Some of the items you might want to include on your list include: 

  • Furnace filters
  • Smoke alarms
  • Fire extinguishers
  • Bugs/pests
  • Siding
  • Appliances 
  • Leaks
  • Sinks
  • Plumbing winterization
  • Window/door seals
  • Appliances
  • Air conditioner
  • Overall cleanliness
  • Smoke alarms
  • Wrap pipes
  • Toilets
  • Light switches
  • Toilets
  • Furnace 

Spring/Summer Rental Property Inspection Checklist

During the spring and summer seasons, there are some different things that you need to include on your rental property inspection checklist. 

inspecting rentals

During spring and summer, your inspection checklist will include items like: 

  • De-winterizing 
  • Replace air filters
  • Have an AC tuneup completed
  • Check for burst pipes
  • Check for roof leaks
  • Yard cleanup 
  • Cracks in the sidewalk or foundation
  • Appliances
  • Insect activity
  • Window and door seals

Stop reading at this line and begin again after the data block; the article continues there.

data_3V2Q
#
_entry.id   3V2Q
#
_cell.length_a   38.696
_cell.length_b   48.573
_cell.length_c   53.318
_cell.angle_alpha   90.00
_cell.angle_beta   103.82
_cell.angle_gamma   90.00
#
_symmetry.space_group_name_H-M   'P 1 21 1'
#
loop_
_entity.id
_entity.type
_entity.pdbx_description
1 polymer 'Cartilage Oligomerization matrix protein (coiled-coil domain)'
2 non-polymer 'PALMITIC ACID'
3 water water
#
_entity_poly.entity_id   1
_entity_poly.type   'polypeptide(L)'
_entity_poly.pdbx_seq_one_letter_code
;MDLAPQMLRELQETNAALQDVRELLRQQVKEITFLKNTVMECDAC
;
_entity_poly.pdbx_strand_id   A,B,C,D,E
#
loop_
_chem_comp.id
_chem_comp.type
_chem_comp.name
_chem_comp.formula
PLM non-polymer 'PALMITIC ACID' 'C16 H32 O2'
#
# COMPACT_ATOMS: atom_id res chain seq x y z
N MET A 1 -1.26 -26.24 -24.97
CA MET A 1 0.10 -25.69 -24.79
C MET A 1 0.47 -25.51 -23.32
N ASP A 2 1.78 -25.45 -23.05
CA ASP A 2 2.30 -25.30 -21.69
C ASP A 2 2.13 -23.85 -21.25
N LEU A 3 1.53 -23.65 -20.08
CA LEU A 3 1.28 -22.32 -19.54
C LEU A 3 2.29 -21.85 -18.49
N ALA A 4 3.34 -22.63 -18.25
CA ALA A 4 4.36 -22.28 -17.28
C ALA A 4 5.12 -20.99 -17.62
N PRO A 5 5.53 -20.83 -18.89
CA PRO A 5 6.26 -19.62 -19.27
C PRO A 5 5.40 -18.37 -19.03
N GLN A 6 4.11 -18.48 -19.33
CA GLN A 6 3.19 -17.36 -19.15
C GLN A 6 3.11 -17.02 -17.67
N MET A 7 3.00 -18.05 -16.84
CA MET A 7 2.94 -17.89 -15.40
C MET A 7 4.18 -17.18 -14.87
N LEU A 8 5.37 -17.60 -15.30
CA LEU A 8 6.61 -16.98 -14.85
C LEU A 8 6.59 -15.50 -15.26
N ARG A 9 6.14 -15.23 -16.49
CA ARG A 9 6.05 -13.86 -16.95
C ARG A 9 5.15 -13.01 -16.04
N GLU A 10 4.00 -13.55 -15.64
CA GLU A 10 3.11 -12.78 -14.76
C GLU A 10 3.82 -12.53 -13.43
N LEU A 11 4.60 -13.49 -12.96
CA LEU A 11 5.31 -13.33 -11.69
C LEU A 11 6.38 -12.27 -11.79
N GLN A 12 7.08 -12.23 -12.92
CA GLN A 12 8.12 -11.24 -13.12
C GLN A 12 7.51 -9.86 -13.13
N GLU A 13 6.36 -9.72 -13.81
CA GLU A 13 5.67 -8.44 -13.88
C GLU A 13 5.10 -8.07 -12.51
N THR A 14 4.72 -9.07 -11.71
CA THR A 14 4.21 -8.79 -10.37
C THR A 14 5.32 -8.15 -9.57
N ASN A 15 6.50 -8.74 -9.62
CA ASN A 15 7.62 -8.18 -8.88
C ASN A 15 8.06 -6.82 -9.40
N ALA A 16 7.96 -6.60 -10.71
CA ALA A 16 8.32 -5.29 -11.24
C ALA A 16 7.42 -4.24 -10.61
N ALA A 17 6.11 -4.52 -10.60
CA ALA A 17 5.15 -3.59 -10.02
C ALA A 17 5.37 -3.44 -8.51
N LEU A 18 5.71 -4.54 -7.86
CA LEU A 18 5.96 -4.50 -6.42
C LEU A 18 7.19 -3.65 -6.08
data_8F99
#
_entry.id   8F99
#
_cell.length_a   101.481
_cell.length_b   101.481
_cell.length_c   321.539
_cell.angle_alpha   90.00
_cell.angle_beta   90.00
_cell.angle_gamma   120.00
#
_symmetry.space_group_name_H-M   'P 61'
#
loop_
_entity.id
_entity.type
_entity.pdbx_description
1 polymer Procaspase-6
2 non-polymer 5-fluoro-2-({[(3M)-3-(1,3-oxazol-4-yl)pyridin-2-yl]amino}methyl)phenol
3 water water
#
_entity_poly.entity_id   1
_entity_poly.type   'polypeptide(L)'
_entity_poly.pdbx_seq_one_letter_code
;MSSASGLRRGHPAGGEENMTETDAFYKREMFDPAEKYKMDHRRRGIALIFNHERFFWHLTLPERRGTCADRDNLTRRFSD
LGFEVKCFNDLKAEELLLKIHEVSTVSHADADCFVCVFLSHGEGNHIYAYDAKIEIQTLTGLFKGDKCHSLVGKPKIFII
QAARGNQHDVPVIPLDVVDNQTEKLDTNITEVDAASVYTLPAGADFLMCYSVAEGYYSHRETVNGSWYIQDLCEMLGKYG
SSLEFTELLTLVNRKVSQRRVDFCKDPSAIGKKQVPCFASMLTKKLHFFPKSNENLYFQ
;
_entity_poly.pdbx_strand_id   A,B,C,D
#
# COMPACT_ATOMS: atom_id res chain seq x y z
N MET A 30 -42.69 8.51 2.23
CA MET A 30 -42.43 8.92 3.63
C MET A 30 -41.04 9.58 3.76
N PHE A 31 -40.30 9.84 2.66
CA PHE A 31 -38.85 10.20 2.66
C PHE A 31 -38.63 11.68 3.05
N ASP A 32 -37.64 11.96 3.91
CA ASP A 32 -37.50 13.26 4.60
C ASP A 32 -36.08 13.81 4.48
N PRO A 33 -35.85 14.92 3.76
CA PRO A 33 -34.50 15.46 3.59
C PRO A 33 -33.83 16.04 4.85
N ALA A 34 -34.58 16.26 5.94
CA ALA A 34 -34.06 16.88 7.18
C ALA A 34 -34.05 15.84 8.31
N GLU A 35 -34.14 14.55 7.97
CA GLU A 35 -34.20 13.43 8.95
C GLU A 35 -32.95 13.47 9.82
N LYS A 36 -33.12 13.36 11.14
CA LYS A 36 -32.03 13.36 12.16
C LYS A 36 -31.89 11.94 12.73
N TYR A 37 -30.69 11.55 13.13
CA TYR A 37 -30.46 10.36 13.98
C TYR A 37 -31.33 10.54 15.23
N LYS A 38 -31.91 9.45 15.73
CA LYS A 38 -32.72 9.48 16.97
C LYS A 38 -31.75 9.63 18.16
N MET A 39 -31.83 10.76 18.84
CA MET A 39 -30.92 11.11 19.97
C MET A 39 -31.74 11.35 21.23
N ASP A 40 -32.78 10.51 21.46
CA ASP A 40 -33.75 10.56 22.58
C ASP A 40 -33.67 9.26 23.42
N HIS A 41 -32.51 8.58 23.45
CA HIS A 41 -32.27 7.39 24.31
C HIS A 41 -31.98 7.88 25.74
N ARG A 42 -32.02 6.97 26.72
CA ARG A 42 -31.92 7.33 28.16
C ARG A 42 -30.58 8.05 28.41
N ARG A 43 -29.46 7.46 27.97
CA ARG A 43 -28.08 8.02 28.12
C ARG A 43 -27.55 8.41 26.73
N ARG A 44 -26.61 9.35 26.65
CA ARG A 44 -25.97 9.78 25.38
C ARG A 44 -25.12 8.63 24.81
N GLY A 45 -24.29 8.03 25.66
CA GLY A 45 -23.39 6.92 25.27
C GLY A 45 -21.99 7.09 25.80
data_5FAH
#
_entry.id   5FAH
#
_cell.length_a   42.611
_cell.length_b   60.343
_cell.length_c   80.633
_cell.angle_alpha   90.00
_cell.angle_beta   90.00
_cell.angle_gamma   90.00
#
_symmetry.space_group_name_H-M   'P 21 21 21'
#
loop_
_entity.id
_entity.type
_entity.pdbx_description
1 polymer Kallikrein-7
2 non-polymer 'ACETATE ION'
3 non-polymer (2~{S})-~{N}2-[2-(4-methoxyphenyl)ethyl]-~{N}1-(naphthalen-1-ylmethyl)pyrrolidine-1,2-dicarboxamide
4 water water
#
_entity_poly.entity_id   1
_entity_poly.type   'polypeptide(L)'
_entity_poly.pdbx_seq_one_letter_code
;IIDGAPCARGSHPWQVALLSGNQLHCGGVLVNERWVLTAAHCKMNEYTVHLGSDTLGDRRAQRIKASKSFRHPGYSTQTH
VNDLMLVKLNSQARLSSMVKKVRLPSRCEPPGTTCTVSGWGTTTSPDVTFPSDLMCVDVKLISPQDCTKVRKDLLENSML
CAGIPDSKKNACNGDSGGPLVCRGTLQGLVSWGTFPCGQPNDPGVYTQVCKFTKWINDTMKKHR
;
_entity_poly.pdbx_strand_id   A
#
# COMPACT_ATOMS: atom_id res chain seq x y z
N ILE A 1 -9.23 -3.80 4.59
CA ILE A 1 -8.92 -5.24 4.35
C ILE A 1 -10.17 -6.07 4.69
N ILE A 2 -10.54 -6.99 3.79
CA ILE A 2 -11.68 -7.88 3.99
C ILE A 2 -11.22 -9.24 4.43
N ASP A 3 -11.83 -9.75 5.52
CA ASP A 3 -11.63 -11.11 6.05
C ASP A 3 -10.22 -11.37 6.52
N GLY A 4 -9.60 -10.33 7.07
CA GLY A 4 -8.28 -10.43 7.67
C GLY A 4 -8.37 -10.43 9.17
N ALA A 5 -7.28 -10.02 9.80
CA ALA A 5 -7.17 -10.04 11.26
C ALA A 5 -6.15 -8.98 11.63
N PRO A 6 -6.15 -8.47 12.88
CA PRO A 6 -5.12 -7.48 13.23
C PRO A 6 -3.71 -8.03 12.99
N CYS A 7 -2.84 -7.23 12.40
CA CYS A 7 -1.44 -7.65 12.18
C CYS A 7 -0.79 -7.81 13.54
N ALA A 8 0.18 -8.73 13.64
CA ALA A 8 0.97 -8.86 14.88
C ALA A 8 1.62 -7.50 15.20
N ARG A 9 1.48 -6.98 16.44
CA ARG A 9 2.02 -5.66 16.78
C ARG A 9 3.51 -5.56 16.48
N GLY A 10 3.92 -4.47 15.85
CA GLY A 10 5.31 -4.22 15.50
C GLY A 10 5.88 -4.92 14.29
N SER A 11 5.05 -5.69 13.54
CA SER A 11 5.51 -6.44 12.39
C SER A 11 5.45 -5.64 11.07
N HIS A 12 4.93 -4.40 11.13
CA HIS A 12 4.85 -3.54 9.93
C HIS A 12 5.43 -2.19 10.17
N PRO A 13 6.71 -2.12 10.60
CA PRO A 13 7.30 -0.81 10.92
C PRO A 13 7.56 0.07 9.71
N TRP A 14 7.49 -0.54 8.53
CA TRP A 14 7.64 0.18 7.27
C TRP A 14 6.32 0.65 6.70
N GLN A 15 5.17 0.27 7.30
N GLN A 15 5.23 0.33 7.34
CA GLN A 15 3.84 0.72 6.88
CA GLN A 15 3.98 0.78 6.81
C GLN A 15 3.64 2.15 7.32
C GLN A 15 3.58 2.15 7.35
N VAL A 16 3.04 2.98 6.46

Landlord 6-Month Inspection Checklist

Each landlord has to decide how often they will inspect properties. However, it is a good idea to check on your rental properties every six months. 

inspection checklist

Performing a routine inspection of all units in your portfolio at least every six months will help you to keep up with important maintenance issues that tenants may miss. When performing annual inspections, you may want to notify your tenants that you will be inspecting each of your rented homes during a specific period. 

Make sure that you notify the tenants of when you need access to their homes. Include your contact information so they can reschedule if the tenant is unavailable when you need access to their unit. 

You can also explain to your tenants that these checks are necessary to avoid costly maintenance issues that arise when a rental home is not properly winterized or major systems tune-ups are not completed.

Allowing the landlord to complete necessary AC maintenance and ensuring that the home has not sustained any damage during the previous season can also help tenants avoid utility bills that are driven up by poorly functioning home systems.